Huntsville Police display currency and drugs seized during an arrest.

The House has given final passage to a substitute bill of SB 191 that would increase transparency around civil asset forfeiture in Alabama. The bill becomes law immediately after approval from Governor Kay Ivey.

The substitute, by Sen. Arthur Orr (R-Decatur), would require the Alabama Criminal Justice Information Center Commission to annually submit a report to the Legislature summarizing seizure and forfeiture activity in the state.

The bill also requires that any funds or monies obtained through civil asset forfeiture show as a separate line item in the agencies budget.

The substitute is a compromise from the original bill, which aimed to set guidelines for when civil asset forfeiture could take effect. In the original, a conviction would be required to utilize civil asset forfeiture.

Alabama Arise, who supported the original bill, issued a statement shortly after the bills final passage. You can read their full statement below.

Alabama Arise Statement On SB 191

SB 191’s passage is a good first step toward bringing more transparency to Alabama’s civil asset forfeiture practices. This bill will help shine some needed light on this process, and we hope the governor signs it. But simply gathering more information about the problem isn’t enough. We must change our state’s forfeiture practices to ensure they protect due process for all Alabamians.

Alabama’s current civil asset forfeiture practices allow too much room for abuse. Hundreds of Alabamians lose cash, cars and other property under this practice every year. Many of them are never convicted of a crime – or even charged with one. And many people can’t afford to hire a lawyer to challenge these seizures in court.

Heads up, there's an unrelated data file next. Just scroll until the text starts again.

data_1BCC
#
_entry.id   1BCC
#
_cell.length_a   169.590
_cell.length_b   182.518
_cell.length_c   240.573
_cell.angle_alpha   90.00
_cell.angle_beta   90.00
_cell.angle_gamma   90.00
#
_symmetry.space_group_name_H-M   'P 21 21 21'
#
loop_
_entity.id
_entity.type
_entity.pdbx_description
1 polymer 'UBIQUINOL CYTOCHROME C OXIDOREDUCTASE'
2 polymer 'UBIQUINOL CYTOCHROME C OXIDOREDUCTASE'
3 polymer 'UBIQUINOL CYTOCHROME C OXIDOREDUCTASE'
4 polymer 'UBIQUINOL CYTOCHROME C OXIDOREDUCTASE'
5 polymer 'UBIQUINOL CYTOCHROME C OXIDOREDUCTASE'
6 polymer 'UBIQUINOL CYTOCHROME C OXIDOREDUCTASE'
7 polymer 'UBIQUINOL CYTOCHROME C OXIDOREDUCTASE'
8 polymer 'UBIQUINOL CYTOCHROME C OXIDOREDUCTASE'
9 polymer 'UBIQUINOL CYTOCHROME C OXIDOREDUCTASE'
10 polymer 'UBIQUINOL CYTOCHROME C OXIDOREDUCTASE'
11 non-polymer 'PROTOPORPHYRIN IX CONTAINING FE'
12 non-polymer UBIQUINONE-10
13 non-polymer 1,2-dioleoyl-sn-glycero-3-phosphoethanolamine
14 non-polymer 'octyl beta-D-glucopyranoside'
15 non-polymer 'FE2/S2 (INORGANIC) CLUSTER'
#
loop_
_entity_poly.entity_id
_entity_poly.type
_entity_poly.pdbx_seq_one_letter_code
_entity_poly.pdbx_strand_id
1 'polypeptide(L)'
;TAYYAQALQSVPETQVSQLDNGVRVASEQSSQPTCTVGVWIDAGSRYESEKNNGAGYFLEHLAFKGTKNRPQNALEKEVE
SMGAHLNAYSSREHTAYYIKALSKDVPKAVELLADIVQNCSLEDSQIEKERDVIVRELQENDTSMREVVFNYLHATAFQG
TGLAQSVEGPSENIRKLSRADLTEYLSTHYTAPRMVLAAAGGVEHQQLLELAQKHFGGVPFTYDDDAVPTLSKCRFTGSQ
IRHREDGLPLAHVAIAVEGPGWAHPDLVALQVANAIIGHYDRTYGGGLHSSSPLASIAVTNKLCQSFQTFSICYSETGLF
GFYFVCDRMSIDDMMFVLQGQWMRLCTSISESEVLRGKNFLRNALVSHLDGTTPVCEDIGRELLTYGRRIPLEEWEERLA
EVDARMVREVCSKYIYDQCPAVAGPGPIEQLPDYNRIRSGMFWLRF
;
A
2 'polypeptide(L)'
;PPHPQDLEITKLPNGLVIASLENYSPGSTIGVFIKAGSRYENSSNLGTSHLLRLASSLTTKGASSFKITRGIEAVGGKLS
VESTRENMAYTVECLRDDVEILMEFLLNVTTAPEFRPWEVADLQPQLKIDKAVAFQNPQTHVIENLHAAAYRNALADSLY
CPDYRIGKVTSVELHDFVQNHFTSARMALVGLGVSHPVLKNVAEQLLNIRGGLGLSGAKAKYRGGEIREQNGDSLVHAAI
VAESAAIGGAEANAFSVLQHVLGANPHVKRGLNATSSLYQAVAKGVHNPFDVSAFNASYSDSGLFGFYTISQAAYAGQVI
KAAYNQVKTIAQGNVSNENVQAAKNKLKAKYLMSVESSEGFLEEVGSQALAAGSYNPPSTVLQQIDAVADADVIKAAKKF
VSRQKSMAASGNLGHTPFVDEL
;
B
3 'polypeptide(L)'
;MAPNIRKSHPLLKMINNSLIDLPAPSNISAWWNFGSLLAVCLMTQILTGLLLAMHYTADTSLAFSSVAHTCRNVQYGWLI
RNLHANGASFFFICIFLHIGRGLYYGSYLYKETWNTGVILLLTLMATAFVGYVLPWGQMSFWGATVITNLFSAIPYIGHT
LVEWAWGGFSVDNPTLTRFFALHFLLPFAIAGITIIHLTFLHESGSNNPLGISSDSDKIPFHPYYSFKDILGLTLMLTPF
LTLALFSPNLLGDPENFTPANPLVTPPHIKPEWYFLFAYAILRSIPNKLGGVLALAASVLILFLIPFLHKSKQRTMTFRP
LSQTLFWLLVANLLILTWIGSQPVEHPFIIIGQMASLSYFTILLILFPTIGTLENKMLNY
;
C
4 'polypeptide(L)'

The original version of this bill showed the path to real reform. It would have required a felony conviction before property became subject to forfeiture in most cases. It also would have required the state to meet a higher burden of proof in connecting property to a crime. And it would have mandated a detailed, publicly searchable database laying out the full scale of seizures in the state.

These reforms are still needed, and we’ll continue to fight for them. We thank all of the Alabama Arise members and other advocates across the state who helped SB 191 win legislative approval. And we appreciate their determination to keep pushing for the comprehensive change that the people of our state need and want.

Brent Wilson
Brent was born and raised in Huntsville, Alabama and is the founder of BamaPolitics.com.